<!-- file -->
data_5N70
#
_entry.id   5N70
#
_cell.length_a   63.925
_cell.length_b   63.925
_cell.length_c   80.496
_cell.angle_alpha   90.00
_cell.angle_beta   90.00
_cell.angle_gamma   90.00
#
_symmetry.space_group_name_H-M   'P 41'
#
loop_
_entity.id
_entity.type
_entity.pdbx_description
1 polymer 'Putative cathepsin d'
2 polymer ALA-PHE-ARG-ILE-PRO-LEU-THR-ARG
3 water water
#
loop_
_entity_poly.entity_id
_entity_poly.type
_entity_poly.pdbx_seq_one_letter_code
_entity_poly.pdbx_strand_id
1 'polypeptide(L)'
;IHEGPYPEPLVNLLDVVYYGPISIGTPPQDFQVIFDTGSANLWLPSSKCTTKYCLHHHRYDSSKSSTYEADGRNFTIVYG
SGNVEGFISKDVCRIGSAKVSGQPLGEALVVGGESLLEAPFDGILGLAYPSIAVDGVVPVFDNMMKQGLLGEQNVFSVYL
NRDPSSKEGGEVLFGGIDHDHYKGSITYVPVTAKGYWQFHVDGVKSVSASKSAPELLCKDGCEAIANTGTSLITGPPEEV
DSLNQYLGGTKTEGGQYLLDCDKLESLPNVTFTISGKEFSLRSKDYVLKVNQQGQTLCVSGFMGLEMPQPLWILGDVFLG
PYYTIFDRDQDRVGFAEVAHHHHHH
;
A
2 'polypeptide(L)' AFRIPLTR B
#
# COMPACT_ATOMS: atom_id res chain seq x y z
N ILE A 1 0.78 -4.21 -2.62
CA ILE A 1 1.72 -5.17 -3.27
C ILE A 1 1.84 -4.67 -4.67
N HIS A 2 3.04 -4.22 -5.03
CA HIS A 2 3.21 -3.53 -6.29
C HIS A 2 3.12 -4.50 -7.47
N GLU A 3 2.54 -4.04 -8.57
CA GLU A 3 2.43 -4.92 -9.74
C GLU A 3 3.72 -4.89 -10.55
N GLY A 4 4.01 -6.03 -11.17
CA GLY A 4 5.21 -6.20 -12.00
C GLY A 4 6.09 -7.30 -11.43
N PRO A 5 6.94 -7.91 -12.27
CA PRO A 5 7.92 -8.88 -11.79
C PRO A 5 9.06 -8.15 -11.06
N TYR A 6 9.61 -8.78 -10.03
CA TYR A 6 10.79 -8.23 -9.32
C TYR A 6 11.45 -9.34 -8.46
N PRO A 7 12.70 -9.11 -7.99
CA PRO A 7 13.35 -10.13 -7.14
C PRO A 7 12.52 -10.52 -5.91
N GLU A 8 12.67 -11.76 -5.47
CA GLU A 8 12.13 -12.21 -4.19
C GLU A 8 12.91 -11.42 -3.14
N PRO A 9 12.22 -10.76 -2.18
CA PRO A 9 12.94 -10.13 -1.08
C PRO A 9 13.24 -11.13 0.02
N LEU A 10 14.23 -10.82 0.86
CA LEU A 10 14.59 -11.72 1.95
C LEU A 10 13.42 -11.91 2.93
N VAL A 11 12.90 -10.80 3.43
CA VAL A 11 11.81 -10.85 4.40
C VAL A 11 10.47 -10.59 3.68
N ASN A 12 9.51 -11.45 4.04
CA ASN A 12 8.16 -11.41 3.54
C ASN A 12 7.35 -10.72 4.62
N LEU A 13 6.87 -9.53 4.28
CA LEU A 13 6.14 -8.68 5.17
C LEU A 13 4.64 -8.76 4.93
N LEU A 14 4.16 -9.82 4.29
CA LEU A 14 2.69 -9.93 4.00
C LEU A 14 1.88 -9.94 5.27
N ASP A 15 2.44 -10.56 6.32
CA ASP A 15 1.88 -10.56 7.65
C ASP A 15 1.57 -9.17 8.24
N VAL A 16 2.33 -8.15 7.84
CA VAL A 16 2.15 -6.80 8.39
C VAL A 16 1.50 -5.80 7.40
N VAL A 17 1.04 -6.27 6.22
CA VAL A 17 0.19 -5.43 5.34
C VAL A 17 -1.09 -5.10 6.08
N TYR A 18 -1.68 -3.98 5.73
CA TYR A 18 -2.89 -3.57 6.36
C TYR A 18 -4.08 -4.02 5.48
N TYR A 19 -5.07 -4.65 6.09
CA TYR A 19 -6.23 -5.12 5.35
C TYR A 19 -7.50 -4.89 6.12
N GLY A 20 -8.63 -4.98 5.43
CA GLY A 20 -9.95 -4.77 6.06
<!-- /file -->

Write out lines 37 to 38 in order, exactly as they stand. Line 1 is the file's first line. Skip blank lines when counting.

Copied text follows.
# COMPACT_ATOMS: atom_id res chain seq x y z
N ILE A 1 0.78 -4.21 -2.62